You are on page 1of 4

Arnold Villarreal Ellis Pre-AP English 1, P3 10 February 2014 You say love is this, love is that: Williams Carlos

Williams Williams Carlos Williams was quite the interesting person. He lived, what one might say, a great life. Life was pretty good for him throughout and though he had some struggles, the positive things overpowered them. Williams Carlos Williams vivid and mellow poetry deals with his hectic experiences with women, which directly reflects his life at home, Williams wonderfully successful life as an adult and child and his everyday observations on walks and out-of-town trips. There were many people and events that shaped the person that Williams Carlos Williams was and what he did. Emily Dickinson, Williams grandmother, is arguably his biggest inspiration (The Poetry Foundation.org). Dickinson is the reason that Williams took the career of a poet. If one were to examine closely, one can see that both use figurative language in the same creative way. After getting rejected on his first proposal (The Poetry Foundation.org) by the woman he loved, he chose not to go after a lost cause and decided to marry her sister. He is a true inspiration to all men around the world because not only does it take guts to leave the woman whom you thought was the one, but it takes even more guts to go after that womans sister. There was a period of his poetry where he was more serious and solemn but he broke out of this phase when finding success in marriage. As a child growing up, he had many friends

and was well financially supported, and as an adult, his written work soared and he met many long-time acquaintances (Poets.org). However, the way he kept up his optimism during his struggles is inspirational. Because he did not start from the bottom, he did not receive the attention as other famous poets did. However, his talent made him a great poet nonetheless. Williams Carlos Williams grew up in the midst of the industrial revolution (About.com/20th Century History). Technology was advancing all around him and so, in turn, he talked about more of these newer things in his poetry. His methods of writing became easier than writing by hand with new typewriters etc. Wars were very common during his time; WW1, WW2, and Vietnam (About.com/20th Century History) all occurred during Williams lifetime. His outlet during these bad times was writing. He secluded himself from terror and made way with his love for poetry. He went through a more serious period of poetry during the Great Depression (The Poetry Foundation.org). During this time he went from a happy care-free writer to a stern, serious writer. However, he soon broke out of this phase back to the Williams Carlos Williams who was known to write about his lust for women. He stayed happy during these hard times because writing was his best release from reality. Williams poetry deals almost completely with women and his love/hate relationship with them. In the poem Memory of April he writes You say love is this, love is thatlove has not even visited this country (1 & 6). He was probably going through a rough time with a woman. This poem could have been possibly linked to rejection in his first proposal. In A Cold Front he writes the baby chortles in its spit and there is a dull flush of almost beauty in the womans face (14-16). The woman is under so much stress that the only thing she finds pleasure in is seeing her kids move on. This could possibly be linked to a bad time in Williamss love life. Overall, his poetry deals with his overcoming of obstacles with love.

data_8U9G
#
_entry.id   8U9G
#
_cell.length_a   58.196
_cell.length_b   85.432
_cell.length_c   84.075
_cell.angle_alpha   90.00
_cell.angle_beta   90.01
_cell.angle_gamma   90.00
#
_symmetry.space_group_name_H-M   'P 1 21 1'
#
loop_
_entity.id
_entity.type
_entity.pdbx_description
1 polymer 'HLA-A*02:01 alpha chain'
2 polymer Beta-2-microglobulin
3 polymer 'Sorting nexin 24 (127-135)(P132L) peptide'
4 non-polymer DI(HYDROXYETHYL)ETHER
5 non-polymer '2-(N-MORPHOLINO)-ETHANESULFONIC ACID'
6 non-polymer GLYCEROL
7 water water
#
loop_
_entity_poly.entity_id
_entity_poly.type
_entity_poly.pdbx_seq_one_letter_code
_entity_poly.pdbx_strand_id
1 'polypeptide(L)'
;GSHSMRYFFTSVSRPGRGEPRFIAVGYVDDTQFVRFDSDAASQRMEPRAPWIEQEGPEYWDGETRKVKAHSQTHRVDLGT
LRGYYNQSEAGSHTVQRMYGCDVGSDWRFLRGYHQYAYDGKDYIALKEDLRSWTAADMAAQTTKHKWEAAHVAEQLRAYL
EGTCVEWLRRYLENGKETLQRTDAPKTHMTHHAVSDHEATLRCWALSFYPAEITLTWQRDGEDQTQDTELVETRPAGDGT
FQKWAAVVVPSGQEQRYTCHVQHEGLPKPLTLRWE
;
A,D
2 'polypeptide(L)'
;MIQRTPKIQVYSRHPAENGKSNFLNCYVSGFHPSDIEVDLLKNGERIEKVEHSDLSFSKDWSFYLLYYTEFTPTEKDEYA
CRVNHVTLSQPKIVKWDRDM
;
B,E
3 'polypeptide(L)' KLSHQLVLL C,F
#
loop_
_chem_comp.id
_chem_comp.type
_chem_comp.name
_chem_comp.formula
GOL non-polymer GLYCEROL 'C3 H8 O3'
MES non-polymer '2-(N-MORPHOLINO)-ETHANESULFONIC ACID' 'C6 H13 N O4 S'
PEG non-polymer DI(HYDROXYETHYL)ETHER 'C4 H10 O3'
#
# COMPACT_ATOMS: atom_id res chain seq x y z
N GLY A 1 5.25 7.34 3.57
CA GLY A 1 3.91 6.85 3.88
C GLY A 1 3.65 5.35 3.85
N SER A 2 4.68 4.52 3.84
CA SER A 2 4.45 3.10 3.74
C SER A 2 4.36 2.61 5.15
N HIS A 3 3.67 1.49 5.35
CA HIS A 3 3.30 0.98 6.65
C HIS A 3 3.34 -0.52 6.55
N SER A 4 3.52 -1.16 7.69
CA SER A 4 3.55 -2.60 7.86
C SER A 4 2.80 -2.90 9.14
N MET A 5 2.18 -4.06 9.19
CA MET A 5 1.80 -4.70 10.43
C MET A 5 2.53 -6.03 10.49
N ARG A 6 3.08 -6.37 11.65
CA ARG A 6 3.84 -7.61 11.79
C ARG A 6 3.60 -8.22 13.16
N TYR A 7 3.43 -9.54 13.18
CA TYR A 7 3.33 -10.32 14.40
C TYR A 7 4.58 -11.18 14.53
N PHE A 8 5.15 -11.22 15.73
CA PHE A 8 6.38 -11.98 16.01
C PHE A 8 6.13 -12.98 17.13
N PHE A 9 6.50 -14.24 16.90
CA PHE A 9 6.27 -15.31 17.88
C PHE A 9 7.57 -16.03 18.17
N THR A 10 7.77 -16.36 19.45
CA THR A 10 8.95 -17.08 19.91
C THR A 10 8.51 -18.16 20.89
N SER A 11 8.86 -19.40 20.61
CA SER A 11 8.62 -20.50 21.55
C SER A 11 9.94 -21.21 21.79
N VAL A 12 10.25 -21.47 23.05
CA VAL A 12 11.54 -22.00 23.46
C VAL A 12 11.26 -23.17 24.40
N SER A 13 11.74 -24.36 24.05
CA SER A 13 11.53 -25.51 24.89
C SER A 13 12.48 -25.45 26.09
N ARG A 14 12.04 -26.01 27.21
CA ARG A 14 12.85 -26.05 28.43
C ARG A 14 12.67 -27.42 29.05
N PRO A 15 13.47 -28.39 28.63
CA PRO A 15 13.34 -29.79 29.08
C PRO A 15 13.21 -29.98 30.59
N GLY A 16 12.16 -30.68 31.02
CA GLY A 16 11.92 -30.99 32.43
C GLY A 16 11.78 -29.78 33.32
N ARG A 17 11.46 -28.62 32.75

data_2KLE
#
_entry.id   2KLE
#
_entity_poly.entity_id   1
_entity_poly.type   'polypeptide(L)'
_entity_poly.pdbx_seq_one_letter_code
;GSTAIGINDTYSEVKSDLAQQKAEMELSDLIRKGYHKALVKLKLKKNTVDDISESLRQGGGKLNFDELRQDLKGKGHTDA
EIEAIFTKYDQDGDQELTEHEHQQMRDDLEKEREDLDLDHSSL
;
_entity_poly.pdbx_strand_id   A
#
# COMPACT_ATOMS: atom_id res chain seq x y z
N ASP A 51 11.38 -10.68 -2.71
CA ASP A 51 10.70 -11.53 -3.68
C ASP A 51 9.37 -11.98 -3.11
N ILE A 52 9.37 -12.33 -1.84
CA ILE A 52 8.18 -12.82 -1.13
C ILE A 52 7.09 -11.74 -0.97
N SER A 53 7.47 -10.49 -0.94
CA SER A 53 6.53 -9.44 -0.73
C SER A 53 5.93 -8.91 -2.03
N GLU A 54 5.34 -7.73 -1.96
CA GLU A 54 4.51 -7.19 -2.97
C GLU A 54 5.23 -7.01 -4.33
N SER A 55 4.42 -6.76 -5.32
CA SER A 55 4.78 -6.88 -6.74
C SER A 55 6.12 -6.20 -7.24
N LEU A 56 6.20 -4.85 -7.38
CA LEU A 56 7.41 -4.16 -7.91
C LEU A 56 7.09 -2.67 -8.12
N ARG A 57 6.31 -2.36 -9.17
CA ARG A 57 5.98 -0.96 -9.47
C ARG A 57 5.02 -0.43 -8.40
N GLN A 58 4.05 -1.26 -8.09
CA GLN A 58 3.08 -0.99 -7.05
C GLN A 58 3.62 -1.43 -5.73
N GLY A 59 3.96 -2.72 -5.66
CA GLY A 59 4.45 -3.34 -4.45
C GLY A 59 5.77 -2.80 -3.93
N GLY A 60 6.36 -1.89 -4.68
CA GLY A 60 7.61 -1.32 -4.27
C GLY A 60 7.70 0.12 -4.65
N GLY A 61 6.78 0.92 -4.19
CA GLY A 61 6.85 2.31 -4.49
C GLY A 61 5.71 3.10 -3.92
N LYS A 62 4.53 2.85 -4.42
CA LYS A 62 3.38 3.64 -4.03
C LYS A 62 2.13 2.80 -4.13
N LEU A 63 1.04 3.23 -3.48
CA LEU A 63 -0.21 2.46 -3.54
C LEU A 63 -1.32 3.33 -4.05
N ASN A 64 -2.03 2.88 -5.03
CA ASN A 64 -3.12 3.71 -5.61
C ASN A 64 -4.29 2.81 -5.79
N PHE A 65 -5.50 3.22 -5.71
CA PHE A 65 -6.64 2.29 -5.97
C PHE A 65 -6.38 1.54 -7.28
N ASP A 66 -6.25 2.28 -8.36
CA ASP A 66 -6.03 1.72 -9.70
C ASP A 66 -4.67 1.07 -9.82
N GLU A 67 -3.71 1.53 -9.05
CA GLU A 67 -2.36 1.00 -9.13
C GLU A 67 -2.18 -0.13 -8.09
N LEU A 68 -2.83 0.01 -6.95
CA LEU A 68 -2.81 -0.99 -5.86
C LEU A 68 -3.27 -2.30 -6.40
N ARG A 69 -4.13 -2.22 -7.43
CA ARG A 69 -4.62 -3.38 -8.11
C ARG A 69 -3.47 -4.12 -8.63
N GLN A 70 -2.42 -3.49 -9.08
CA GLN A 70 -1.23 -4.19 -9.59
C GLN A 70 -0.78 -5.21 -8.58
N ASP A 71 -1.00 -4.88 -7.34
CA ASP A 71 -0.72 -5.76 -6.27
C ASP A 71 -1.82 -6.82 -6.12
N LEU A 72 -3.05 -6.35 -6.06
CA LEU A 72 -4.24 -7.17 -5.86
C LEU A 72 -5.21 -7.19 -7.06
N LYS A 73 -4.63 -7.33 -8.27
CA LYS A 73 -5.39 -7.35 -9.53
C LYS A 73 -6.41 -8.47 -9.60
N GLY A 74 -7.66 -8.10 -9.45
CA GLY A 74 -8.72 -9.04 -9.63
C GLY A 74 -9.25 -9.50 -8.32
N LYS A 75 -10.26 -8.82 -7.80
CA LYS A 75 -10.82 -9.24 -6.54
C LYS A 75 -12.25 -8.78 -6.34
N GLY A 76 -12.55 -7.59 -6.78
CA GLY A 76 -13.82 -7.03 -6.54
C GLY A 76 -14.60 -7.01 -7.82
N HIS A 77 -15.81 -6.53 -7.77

In the end, Williams Carlos Williams was a happy person with a great life, loving family, and success in his writing. Despite some setbacks, he used his poetry to get past his struggles and it helped him stay optimistic in a battered world until his death in 1963. He is an inspiration to men for not giving up on love and that is his legacy that lives on to this day as we can see by having students recognize him as one of the greats.

Works Cited Rosenburg, Jennifer. "History Timeline of the 20th Century." About.com 20th Century History. About.com, n.d. Web. 08 Feb. 2014. <http://history1900s.about.com/od/timelines/tp/timeline.htm>. "William Carlos Williams." : The Poetry Foundation. Poetry Foundation, n.d. Web. 09 Feb. 2014. <http://www.poetryfoundation.org/bio/william-carlos-williams>. "William Carlos Williams." Poets.org. Academy of American Poets, n.d. Web. 08 Feb. 2014. <http://www.poets.org/poet.php/prmPID/119>.